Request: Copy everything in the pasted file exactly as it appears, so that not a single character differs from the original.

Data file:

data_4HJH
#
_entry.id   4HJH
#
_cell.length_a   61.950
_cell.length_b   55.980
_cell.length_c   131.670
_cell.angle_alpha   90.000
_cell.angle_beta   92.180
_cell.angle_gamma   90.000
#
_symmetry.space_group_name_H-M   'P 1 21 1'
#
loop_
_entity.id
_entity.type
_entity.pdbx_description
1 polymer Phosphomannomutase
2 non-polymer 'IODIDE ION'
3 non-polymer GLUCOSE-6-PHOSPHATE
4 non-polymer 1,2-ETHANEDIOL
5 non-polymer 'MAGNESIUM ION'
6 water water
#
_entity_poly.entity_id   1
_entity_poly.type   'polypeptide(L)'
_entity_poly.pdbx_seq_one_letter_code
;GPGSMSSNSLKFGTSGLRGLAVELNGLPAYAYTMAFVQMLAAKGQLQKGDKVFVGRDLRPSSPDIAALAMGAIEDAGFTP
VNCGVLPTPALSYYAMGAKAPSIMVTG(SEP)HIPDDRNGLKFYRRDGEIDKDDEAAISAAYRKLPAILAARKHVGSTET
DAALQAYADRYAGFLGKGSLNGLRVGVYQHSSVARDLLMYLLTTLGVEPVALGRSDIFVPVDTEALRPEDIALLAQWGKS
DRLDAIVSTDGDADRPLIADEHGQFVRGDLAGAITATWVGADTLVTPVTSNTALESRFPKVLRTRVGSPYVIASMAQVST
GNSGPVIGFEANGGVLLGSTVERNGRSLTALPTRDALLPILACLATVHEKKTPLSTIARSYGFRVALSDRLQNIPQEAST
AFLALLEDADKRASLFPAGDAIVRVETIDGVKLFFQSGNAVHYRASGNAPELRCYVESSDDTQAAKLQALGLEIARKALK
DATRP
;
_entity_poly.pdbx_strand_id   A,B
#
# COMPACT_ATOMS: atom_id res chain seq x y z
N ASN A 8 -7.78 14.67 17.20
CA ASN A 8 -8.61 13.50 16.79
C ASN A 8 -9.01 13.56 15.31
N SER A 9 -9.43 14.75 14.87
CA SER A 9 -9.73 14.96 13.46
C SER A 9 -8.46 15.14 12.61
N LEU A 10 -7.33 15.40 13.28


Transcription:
data_4HJH
#
_entry.id   4HJH
#
_cell.length_a   61.950
_cell.length_b   55.980
_cell.length_c   131.670
_cell.angle_alpha   90.000
_cell.angle_beta   92.180
_cell.angle_gamma   90.000
#
_symmetry.space_group_name_H-M   'P 1 21 1'
#
loop_
_entity.id
_entity.type
_entity.pdbx_description
1 polymer Phosphomannomutase
2 non-polymer 'IODIDE ION'
3 non-polymer GLUCOSE-6-PHOSPHATE
4 non-polymer 1,2-ETHANEDIOL
5 non-polymer 'MAGNESIUM ION'
6 water water
#
_entity_poly.entity_id   1
_entity_poly.type   'polypeptide(L)'
_entity_poly.pdbx_seq_one_letter_code
;GPGSMSSNSLKFGTSGLRGLAVELNGLPAYAYTMAFVQMLAAKGQLQKGDKVFVGRDLRPSSPDIAALAMGAIEDAGFTP
VNCGVLPTPALSYYAMGAKAPSIMVTG(SEP)HIPDDRNGLKFYRRDGEIDKDDEAAISAAYRKLPAILAARKHVGSTET
DAALQAYADRYAGFLGKGSLNGLRVGVYQHSSVARDLLMYLLTTLGVEPVALGRSDIFVPVDTEALRPEDIALLAQWGKS
DRLDAIVSTDGDADRPLIADEHGQFVRGDLAGAITATWVGADTLVTPVTSNTALESRFPKVLRTRVGSPYVIASMAQVST
GNSGPVIGFEANGGVLLGSTVERNGRSLTALPTRDALLPILACLATVHEKKTPLSTIARSYGFRVALSDRLQNIPQEAST
AFLALLEDADKRASLFPAGDAIVRVETIDGVKLFFQSGNAVHYRASGNAPELRCYVESSDDTQAAKLQALGLEIARKALK
DATRP
;
_entity_poly.pdbx_strand_id   A,B
#
# COMPACT_ATOMS: atom_id res chain seq x y z
N ASN A 8 -7.78 14.67 17.20
CA ASN A 8 -8.61 13.50 16.79
C ASN A 8 -9.01 13.56 15.31
N SER A 9 -9.43 14.75 14.87
CA SER A 9 -9.73 14.96 13.46
C SER A 9 -8.46 15.14 12.61
N LEU A 10 -7.33 15.40 13.28